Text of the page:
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Chembarambakkam Lake ( Chennai, India )

Home Forums Field Trips & Conservation Chembarambakkam Lake ( Chennai, India )

This topic contains 32 replies, has 9 voices, and was last updated by  Rhaethe 6 years, 7 months ago.

Viewing 15 posts - 1 through 15 (of 34 total)
  • Author
    Posts
  • #300985

    Shankar
    Member

    I have made some trips to the lake over the weekends. It’s supposed to be the largest reservoir around Chennai and more importantly, it’s not very far off from my home. : )

    Badis badis

    Badis badis underwater

    P. cupanus

    Rasbora daniconius

    Etroplus maculatus ‘Dwarf’

    Aplocheilus blockii

    Mystus vittatus

    Puntius dorsalis

    Puntius mahecola

    Puntius filamentosus

    #320040

    Shankar
    Member

    Caridina sp

    Macrobrachium sp

    Neotropius atherinoides

    Aponogeton sp flower

    Some of the non-aquatic critters around the lake..

    Centipede

    Millipede

    Skink

    A tiny Lizard

    A gravid Scorpion

    Hope you enjoyed them.

    #320041

    keith565
    Participant

    wow, fantastic pictures and some fab critters there. i have never seen colour like that on the filament barb. stunning. TFS

    #320043

    harnsheng
    Participant

    Etroplus maculatus DWARF?? That’s interesting.. hehe

    Nice filamentosus barb! Nice color!

    #320044

    Stefan
    Member

    Very, very nice Shankar!

    #320055

    Matt
    Keymaster

    I’ve never seen that form of P. filamentosus before either – amazing amount of red pigmentation in the caudal! Am also interested to know about the E. maculatus ‘dwarf’. Please do tell us more Shankar!

    #320062

    Plaamoo
    Participant

    Wow! Thanks for sharing Shankar!! Love to see pics of fishing expeditions & habitat. Beautiful collection!!

    #320070

    Shankar
    Member

    Glad that you all liked the clicks.

    The E. maculatus dwarf is a common sight around Chennai. Have only seen the regular ones in the Western Indian parts though. They sport the regular patterns of a typical wild maculatus, but for the lack of the yellow-orange on the body like the regular chromides. The peak breeding coloration shows a tinge of orange belly.

    At most locations, I have seen them co-existing with the regular ones, but haven’t seen one pairing up with the other type. Most adult specimens encountered till date measured less than 2 inches.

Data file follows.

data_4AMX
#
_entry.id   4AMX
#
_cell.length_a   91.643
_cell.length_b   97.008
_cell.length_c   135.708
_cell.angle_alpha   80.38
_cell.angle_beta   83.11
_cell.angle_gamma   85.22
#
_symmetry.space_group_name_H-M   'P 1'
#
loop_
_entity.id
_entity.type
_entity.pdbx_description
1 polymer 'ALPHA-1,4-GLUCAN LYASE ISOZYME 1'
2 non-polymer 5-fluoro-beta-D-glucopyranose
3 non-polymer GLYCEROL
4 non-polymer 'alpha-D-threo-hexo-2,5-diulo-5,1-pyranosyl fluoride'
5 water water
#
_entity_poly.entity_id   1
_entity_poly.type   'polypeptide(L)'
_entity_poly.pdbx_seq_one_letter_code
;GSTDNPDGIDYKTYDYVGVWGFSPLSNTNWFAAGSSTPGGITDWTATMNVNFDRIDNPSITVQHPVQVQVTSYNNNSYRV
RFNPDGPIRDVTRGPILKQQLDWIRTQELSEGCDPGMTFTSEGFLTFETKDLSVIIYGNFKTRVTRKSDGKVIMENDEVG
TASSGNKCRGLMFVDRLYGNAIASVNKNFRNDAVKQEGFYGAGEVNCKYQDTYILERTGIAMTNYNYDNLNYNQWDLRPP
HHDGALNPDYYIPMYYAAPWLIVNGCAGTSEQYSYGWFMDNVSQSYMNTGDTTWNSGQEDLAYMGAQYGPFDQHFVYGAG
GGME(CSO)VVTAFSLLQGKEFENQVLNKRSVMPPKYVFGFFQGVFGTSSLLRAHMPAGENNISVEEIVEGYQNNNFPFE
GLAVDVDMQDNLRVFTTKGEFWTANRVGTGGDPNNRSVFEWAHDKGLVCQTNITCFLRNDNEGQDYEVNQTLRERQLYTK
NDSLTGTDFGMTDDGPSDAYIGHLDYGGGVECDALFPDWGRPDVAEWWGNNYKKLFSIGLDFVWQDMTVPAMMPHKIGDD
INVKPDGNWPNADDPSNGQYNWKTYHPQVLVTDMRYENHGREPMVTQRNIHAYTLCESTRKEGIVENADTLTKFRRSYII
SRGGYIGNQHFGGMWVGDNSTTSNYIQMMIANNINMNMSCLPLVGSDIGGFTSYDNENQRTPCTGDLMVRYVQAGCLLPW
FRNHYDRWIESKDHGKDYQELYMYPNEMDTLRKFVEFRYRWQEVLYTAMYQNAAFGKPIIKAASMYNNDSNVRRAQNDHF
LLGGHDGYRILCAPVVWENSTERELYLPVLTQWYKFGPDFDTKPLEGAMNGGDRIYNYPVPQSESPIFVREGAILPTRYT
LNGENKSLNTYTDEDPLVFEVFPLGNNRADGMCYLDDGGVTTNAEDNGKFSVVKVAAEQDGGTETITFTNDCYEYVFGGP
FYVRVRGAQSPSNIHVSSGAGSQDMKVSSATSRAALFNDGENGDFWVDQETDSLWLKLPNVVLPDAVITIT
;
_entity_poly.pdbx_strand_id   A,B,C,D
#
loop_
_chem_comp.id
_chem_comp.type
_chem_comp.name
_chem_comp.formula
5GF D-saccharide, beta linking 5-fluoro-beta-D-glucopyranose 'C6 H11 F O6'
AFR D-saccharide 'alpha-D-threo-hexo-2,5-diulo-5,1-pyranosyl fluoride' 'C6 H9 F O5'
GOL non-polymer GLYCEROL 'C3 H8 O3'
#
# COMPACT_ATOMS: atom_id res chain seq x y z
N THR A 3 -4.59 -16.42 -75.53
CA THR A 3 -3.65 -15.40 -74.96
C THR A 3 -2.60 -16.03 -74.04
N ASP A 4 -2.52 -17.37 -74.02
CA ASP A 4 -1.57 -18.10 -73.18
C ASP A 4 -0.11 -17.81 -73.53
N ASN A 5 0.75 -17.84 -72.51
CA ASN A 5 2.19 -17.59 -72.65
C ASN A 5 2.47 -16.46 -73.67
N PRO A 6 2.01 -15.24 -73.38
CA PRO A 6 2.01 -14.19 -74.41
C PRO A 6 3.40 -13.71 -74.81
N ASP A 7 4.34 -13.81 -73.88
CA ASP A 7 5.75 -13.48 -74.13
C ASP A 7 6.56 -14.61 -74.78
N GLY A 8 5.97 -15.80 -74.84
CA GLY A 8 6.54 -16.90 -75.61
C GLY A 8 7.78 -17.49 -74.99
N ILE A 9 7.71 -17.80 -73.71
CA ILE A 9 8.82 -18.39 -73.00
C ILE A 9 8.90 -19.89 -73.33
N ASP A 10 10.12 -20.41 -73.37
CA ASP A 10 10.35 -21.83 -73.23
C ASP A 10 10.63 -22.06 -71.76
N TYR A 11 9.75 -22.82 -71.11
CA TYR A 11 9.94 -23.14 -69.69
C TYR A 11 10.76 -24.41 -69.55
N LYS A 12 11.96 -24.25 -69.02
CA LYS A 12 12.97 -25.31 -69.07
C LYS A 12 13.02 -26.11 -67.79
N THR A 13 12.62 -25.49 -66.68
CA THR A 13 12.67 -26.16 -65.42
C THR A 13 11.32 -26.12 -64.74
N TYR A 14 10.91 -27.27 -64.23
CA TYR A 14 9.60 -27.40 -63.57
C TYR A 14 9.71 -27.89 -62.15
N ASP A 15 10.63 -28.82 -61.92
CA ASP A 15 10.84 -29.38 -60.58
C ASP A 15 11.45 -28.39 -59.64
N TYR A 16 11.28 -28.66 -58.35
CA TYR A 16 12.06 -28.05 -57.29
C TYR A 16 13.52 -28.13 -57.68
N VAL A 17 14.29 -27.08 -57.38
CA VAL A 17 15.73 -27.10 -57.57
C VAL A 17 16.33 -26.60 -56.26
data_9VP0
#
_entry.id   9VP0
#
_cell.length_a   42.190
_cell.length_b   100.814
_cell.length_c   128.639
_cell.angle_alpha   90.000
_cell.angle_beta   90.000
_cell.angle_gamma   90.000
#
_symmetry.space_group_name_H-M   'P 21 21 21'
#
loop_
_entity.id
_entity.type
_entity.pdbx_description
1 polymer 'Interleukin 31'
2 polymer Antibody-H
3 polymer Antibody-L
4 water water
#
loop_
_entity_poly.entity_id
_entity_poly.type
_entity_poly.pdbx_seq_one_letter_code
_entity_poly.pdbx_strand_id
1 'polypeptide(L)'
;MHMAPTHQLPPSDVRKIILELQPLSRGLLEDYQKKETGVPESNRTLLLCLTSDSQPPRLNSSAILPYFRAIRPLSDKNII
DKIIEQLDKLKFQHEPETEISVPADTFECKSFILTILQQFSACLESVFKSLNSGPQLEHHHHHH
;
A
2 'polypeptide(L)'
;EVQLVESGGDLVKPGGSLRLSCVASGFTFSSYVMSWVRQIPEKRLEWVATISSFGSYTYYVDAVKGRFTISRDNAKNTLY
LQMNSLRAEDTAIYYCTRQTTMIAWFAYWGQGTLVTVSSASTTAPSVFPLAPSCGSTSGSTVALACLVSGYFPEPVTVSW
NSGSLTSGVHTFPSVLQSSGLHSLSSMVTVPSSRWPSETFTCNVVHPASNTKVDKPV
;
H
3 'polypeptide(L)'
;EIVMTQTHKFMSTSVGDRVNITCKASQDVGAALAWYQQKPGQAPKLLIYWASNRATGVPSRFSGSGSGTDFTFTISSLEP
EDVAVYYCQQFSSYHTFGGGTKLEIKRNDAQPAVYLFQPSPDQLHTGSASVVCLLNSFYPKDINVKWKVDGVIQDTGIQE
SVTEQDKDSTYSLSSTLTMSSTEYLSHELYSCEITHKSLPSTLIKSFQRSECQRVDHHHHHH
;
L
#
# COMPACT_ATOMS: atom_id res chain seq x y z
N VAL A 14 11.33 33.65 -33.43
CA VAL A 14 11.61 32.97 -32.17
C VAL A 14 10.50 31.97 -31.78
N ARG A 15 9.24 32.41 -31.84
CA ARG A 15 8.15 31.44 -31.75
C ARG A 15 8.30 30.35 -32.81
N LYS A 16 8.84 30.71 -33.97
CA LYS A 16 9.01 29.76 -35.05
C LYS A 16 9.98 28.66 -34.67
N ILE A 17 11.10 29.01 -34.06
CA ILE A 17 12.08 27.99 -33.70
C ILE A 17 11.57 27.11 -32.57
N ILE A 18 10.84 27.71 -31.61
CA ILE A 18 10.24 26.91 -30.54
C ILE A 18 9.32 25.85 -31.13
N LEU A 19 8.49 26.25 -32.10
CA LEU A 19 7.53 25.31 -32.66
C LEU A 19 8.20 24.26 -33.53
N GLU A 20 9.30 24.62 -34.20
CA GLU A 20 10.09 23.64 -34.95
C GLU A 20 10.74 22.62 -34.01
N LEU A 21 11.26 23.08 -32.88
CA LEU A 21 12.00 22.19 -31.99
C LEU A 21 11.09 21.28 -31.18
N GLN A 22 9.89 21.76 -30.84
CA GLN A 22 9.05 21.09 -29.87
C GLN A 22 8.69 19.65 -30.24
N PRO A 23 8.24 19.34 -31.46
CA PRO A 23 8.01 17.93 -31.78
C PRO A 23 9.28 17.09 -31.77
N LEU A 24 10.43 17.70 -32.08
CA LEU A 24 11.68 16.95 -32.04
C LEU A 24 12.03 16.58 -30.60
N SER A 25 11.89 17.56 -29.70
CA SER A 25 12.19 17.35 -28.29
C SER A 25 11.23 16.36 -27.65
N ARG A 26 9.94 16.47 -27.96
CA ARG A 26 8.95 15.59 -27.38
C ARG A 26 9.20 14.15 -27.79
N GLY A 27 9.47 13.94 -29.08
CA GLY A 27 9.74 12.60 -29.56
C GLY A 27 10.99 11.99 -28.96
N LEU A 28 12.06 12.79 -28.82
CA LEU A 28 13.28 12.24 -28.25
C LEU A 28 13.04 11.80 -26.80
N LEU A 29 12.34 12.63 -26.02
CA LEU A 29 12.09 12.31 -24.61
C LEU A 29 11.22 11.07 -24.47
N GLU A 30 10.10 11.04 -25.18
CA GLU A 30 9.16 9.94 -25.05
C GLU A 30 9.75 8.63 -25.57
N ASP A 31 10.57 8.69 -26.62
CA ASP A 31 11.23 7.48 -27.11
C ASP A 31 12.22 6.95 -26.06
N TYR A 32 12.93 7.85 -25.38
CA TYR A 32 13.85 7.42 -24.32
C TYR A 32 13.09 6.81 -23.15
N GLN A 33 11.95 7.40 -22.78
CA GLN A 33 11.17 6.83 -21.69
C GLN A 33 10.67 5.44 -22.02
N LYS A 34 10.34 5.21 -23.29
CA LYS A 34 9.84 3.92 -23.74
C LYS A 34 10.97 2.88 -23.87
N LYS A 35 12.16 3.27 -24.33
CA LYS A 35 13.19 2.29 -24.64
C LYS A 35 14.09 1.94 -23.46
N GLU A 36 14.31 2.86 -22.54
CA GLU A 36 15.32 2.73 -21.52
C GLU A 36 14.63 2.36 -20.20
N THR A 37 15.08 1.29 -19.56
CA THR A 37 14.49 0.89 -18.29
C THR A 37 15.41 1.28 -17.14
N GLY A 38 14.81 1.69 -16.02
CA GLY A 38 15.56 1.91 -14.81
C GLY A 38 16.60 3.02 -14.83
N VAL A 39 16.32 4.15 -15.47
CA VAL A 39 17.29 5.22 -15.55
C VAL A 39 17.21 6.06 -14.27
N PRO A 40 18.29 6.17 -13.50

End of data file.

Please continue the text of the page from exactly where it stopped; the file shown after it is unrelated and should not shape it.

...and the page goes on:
Interestingly, to my knowledge there has been no mention anywhere about this dwarf variant. Since they live together with the regular form, they could have been mistook as juveniles.

    #320072

    Shankar
    Member

    Oh, I have a few videos of the lake beneath as well. Just can’t find the youtube ‘tag’ button.

    #320074

    Matt
    Keymaster

    Check out this link for Youtube instructions Shankar.

    #320080

    Shankar
    Member

    Matt, I am not aware of any official publication on the dwarf. It’s only a few handful of hobbyists here who have done field trips in the Eastern ranges know about it. It’s a pity that these have been unnoticed and nowhere in the hobby.

    You and Harn Sheng are probably the first people from another country to take some keen interest on them.

    #320089

    harnsheng
    Participant

    Oh yeah, love the dwarf Etroplus sp! Like you said, it might be mistaken as juveniles, that’s why it goes unnoticed. Did you have any at home, Shankar? perhaps you can document them in photos and videos on the characteristic, coloration and breeding of them. It would be very nice to see that!

    The superb red coloration of the wild filamentosus is seriously nice! Cant wait to get some swimming in my tanks! Too bad those captive bred specimens aren’t this red.

    #320090

    Haji Badaruddin
    Participant

    Love the pics … esp the Puntius filamentosus!!!

    #320091

    Shankar
    Member

    Thanks HB!

    I had the dwarf pair in the past, but then I didn’t have a good camera. I guess it will be more interesting to document them in the wild. Will do it sometime.

    Here are some of the videos during the trips to the reservoir.

    The first vid shows a few Rasbora daniconius, Etroplus maculatus, Gambusia sp and Hemichromis sp.

    Then this E. maculatus guarding the fries. She was a brave female who stayed on. The male went hiding. View Original Movie

    Hemichromis sp pair

    And ofcourse the Badis video that Matt had already posted earlier.

    #320092

    Stefan
    Member

    I just love such vids; thanks for making and posting them!

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